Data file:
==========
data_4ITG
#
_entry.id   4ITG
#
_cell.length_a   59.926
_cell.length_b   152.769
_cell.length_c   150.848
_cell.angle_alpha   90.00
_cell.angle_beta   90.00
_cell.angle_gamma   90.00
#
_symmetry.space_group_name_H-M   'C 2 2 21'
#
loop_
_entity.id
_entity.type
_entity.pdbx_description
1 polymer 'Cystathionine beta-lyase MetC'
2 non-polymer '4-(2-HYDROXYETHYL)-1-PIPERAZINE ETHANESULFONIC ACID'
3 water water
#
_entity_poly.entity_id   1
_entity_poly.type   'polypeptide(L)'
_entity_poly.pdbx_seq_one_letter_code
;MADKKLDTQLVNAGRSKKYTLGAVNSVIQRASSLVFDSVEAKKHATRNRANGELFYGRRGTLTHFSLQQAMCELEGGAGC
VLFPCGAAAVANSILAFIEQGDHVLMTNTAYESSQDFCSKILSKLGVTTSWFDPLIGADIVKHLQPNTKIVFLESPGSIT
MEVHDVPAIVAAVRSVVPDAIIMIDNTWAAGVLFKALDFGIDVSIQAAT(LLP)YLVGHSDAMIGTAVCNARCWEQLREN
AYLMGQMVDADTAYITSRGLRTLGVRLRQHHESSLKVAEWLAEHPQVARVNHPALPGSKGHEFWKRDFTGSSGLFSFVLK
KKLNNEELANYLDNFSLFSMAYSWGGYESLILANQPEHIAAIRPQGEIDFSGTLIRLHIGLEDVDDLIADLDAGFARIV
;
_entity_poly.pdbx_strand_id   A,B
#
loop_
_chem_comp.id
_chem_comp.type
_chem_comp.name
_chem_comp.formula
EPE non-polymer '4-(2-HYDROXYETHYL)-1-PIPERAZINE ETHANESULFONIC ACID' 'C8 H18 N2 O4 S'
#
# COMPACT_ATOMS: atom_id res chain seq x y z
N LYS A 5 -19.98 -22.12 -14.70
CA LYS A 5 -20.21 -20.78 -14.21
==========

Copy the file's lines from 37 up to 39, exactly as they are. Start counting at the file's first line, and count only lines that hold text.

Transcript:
_chem_comp.formula
EPE non-polymer '4-(2-HYDROXYETHYL)-1-PIPERAZINE ETHANESULFONIC ACID' 'C8 H18 N2 O4 S'
#